Special Issue "Plant Epigenetics"

A special issue of Epigenomes (ISSN 2075-4655).

Deadline for manuscript submissions: closed (31 October 2018).

Special Issue Editor

Prof. Dr. José M. Leitão
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Guest Editor
FCT, MeditBio, Universidade do Algarve, Campus de Gambelas, 8005‐139 Faro, Portugal
Interests: molecular biology; plant genetics; plant genomics; plant biotechnology; plant breeding; molecular breeding; genotyping; epigenetics; plant tissue culture; genetic diversity; molecular markers development; plant disease resistance; marker assisted selection; legumes; linkage analysis; experimental mutagenesis; DNA repair; plant cytogenetics
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Special Issue Information

Dear Colleagues,

The open access journal Epigenomes is now accepting submissions for a Special Issue on "Plant Epigenetics". This Special Issue is Guest-Edited by Prof. José Leitão from the University of Algarve, and will include commissioned topical reviews written by leaders in the field. Accepted papers are published online shortly after copy editing.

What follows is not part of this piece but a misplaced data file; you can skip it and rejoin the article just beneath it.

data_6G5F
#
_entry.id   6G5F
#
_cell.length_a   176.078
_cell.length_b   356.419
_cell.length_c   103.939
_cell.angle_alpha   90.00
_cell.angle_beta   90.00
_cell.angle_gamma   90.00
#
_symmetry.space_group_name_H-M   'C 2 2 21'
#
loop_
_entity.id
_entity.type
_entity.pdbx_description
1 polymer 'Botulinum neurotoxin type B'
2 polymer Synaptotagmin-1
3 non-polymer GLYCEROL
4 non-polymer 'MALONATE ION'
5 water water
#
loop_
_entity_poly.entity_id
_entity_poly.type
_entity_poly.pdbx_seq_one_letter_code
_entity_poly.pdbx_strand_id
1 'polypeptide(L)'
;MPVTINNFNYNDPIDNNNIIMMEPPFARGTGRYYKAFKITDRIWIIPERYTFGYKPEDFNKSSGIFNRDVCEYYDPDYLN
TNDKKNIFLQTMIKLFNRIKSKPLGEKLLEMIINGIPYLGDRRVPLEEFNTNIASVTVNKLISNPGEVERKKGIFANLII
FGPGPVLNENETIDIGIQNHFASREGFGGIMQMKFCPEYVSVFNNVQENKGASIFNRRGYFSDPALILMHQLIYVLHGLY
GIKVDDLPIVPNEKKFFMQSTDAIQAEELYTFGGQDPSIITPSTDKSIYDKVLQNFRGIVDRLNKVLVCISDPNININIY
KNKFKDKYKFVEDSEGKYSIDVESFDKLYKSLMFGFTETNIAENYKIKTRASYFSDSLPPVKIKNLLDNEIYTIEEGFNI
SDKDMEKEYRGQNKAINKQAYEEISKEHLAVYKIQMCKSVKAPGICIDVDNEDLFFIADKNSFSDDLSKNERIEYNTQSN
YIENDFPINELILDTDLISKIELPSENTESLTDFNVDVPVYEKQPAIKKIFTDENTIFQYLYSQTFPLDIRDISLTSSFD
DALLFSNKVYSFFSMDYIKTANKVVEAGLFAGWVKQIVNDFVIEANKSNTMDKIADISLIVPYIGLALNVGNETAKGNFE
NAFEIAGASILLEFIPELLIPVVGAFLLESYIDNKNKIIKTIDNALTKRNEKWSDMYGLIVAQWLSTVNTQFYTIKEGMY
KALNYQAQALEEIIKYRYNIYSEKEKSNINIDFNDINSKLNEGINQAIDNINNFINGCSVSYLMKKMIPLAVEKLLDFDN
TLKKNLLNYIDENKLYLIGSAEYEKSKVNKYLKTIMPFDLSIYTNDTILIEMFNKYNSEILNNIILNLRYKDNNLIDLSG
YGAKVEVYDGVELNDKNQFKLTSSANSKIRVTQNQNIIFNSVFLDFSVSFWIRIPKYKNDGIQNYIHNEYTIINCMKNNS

With each passing day epigenetics unveils its major role in regulation of gene expression.

Epigenetic mechanisms, particularly via small RNAs, histone modifications and DNA methylation, regulate plant development, interaction of plants with biotic and abiotic stresses, plant adaptation to different climates and to changing environmental conditions, often via epigenetic memory and participation of other priming mechanisms.

Involved in silencing of virus and transposable elements the plant epigenetic defense mechanisms are also implicated in transgene silencing.

Impacting plant phenotypes, the epigenetic modifications can give rise to variability useful for plant breeding and to unusual phenomena as paramutation.

This Special Issue will consider research or methodological manuscripts of exceptional interest in the broad field of plant epigenetics, particularly on the following topics:

  • Molecular mechanisms of plant epigenetics